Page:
This vendor-written tech primer has been edited to eliminate product promotion, but readers should note it will likely favor the submitter’s approach.
Hyperscale public cloud providers and social media giants have already made the jump to 40Gbps Ethernet for their server and storage connectivity for lower total cost of ownership (TCO) and operational efficiency, and now they are migrating to 50 and 100Gbps Ethernet.
Forward thinking enterprises are looking at these hyperscale giants and trying to understand how to achieve Webscale IT efficiencies on an enterprise scale IT budget. Rather than bolting from 10Gbps server connectivity straight to 100Gbps, many are considering 25Gbps as an affordable and less disruptive step that will still provide significant performance improvements.
So, the question is, are you ready for 25G? If not, how do you get ready?
There are four issues to consider when determining your readinenss for 25G:
1. Which Workloads Benefit from 25G?
Short answer: All of them. Businesses frequently say they don’t run high performance applications and therefore don’t need high speed networks. But this belief fails to take into account the key insight the Webscale folks have learned: High speed networks are not just about performance, they are about efficiency.
As more and more applications become converged, virtualized and distributed, the network is being utilized constantly. This is being further driven by the trend towards hyperconverged infrastructure, which combines compute, storage and virtualization into an integrated platform.
Hyperconverged solutions from Nutanix, Microsoft and VMware all utilize distributed, software-defined storage that relies on the network to move data. Furthermore, snapshots, backups and virtual machine migration is a regular occurrence to achieve load-balancing and high availability.
These ‘background’ tasks consume significant resources and frequently take applications offline or degrade performance while they occur. One solution is simply to over-provision everything; compute, storage and VM instances so that it is possible to provide adequate service level guarantees.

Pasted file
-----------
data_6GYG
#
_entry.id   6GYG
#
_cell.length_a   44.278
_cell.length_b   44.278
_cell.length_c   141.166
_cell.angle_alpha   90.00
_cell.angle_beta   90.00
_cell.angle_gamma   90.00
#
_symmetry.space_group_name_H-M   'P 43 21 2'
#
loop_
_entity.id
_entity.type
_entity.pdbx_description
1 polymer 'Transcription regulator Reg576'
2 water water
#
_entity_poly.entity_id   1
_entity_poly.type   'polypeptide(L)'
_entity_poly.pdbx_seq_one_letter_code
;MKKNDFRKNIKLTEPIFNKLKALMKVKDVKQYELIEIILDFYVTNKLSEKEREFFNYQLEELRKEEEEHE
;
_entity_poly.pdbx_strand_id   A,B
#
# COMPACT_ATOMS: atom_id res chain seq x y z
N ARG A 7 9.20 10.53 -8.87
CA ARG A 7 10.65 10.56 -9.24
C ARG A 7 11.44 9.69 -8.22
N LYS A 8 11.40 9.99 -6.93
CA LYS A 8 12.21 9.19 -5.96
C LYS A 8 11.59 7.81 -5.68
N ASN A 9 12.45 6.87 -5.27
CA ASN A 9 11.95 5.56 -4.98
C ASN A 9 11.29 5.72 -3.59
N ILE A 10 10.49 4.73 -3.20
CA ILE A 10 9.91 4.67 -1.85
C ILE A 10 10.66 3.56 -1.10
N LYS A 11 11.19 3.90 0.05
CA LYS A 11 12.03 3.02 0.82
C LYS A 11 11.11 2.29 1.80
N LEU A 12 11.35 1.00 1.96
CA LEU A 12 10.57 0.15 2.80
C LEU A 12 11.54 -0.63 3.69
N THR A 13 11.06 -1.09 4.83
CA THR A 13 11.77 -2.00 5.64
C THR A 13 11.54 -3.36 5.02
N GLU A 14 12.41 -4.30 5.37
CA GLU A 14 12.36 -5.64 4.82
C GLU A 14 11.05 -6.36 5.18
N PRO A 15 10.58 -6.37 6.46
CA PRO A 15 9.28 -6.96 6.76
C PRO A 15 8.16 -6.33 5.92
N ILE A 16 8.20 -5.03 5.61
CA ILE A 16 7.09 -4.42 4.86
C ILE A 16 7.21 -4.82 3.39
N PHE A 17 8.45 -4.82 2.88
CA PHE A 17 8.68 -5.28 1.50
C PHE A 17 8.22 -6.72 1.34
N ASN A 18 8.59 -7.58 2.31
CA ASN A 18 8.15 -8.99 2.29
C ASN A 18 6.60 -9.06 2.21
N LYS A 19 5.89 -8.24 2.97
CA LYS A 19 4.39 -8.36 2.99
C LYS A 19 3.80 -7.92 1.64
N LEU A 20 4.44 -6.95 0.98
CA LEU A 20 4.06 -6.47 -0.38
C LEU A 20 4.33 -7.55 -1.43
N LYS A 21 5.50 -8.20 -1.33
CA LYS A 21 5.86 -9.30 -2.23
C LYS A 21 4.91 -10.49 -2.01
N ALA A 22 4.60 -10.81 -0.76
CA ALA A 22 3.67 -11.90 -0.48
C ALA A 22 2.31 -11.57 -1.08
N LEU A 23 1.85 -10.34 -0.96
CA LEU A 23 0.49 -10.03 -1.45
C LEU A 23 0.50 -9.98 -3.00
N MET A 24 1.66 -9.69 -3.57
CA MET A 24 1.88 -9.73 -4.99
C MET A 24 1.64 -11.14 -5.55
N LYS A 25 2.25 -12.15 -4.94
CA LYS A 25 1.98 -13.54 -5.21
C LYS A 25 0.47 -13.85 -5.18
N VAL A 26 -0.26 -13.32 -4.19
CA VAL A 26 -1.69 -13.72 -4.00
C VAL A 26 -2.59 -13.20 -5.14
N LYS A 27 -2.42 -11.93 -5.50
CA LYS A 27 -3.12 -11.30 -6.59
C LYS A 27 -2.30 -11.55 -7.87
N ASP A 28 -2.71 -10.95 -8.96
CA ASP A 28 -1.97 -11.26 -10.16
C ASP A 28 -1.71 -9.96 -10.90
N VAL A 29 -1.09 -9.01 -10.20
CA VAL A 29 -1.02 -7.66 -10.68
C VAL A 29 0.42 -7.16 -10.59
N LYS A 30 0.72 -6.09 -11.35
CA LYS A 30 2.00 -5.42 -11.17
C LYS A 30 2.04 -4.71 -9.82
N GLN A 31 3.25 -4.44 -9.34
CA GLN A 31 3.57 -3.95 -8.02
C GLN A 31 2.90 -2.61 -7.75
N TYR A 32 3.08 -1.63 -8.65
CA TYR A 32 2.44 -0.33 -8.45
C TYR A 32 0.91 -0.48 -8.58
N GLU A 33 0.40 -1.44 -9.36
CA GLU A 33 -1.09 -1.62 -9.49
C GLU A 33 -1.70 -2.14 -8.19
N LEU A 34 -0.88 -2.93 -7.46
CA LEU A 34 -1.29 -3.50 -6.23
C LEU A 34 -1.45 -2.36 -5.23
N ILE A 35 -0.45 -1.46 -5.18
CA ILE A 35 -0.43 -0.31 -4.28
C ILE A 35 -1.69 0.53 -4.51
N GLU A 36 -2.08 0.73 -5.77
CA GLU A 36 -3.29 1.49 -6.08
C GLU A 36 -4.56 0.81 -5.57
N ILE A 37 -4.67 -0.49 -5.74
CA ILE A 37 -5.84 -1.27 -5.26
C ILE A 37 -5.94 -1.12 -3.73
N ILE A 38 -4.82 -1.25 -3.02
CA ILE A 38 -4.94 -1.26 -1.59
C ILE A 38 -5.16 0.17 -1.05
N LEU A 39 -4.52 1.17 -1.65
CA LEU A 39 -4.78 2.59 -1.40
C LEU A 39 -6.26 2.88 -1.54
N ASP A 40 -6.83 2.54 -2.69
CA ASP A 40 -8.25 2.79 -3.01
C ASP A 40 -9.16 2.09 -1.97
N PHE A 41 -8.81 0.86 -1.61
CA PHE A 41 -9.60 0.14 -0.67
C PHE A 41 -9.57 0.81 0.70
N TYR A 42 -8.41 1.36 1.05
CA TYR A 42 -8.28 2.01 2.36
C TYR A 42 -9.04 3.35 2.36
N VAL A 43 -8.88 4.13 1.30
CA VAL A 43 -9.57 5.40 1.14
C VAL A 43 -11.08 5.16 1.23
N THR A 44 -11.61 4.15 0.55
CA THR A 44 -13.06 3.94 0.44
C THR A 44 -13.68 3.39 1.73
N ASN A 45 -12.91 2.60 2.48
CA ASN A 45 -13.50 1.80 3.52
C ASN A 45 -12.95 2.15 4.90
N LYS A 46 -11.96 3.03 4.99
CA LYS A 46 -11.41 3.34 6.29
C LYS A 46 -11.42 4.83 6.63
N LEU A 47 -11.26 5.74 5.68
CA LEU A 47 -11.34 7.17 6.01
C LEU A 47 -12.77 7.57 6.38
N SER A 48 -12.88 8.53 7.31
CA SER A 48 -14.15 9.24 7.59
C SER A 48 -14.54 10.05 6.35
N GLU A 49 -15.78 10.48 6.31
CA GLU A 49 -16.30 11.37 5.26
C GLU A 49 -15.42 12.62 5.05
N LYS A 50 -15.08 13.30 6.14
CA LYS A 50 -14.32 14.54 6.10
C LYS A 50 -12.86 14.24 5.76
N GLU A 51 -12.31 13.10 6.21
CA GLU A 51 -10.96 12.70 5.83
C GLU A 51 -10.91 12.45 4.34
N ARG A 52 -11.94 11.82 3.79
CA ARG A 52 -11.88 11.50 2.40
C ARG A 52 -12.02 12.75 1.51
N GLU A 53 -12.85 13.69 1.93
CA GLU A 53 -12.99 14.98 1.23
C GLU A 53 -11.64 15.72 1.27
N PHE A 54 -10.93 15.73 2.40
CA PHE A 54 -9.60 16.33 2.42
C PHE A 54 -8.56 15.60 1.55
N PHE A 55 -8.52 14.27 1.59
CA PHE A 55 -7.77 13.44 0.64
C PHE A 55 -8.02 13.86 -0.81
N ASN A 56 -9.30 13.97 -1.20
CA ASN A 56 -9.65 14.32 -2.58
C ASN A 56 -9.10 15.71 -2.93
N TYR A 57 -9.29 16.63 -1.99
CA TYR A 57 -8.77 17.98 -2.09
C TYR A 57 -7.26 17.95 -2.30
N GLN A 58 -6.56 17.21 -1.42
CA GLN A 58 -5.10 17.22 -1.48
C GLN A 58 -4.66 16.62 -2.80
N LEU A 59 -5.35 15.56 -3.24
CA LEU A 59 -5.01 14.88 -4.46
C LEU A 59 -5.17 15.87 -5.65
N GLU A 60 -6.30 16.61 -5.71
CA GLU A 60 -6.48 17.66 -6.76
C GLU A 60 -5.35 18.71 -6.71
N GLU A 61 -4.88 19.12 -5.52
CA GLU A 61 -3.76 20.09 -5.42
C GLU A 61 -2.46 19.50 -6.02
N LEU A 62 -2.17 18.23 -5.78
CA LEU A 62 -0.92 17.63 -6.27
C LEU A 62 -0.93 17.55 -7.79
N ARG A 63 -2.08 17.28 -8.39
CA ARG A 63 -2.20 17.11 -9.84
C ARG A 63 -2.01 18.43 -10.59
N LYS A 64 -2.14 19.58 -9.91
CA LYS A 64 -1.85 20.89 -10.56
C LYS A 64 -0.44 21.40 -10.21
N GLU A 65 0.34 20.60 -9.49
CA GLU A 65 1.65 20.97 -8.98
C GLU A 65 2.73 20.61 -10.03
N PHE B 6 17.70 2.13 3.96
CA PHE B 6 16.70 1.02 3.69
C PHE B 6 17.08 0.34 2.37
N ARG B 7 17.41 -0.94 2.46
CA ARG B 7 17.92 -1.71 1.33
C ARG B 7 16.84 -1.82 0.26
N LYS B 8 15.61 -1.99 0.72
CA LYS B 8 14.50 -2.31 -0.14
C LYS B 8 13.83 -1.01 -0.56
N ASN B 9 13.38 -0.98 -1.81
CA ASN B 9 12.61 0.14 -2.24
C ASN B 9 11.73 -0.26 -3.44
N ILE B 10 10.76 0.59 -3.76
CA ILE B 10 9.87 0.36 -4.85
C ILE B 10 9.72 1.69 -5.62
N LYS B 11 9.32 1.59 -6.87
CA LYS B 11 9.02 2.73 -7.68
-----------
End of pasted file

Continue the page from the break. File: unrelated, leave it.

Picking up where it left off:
The alternative is to increase network speeds to minimize the impact of background tasks, enabling servers and storage resources to serve applications and users, rather than be consumed simply by moving data. The relationship between higher speed networks and infrastructure efficiency is a key insight that the hyperscale public cloud providers have embraced and has positioned them on the forefront of 25, 50 and 100Gbps network speed adoption.
2. What is the server, switch and storage infrastructure availability?
As of this month, there are 25G Ethernet solutions from all of the major switch and server vendors available. This is remarkable given that it was just over two years ago (in July of 2014) that the 25G Ethernet Consortium was formed. This initiative was created by a group of companies, including cloud giants Microsoft and Google, to define a specification that enabled interoperable 25G and 50Gbps Ethernet solutions. Since then, multiple suppliers have released silicon and system products that support the standard. Major server vendors including Dell, HPE and Lenovo are now offering 25G, 50G and 100Gbps Ethernet Adapters across a broad range of servers with both traditional stand-up PCI and mezzanine cards available. In addition, a broad range of switch vendors are supporting 25G, 50G and 100Gbps Ethernet speeds.
Sign up for CIO Asia eNewsletters.